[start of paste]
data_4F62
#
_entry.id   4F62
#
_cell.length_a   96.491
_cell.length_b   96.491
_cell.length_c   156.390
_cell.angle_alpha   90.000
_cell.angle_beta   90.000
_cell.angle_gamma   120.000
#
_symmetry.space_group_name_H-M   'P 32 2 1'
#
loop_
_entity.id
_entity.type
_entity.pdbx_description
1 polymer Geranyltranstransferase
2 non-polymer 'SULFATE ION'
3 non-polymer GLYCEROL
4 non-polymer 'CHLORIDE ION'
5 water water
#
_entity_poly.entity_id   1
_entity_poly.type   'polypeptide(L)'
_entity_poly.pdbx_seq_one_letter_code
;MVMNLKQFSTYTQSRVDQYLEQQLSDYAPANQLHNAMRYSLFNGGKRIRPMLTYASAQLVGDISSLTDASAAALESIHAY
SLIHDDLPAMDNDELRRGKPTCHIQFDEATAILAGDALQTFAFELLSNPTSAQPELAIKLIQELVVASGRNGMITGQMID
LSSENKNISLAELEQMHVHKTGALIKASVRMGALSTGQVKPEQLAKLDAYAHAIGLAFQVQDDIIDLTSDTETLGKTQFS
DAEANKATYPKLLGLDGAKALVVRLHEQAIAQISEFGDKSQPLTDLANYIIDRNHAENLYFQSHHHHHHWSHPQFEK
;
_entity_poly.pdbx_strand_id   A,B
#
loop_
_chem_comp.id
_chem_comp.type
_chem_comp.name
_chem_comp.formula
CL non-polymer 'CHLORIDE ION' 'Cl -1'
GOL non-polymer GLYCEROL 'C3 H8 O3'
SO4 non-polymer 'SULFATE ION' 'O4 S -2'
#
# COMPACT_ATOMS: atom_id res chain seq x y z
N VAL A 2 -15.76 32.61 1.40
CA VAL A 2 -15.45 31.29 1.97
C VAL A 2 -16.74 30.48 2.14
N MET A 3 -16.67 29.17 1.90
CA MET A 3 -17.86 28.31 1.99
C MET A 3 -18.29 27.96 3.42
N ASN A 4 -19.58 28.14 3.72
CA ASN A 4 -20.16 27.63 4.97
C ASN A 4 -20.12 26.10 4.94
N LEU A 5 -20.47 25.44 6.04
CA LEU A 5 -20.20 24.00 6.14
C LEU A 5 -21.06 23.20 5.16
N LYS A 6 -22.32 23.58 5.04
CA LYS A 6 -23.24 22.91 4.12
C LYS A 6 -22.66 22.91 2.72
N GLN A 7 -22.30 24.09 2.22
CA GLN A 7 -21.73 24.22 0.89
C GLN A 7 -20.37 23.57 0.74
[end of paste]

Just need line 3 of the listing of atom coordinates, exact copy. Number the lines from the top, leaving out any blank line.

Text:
_entry.id   4F62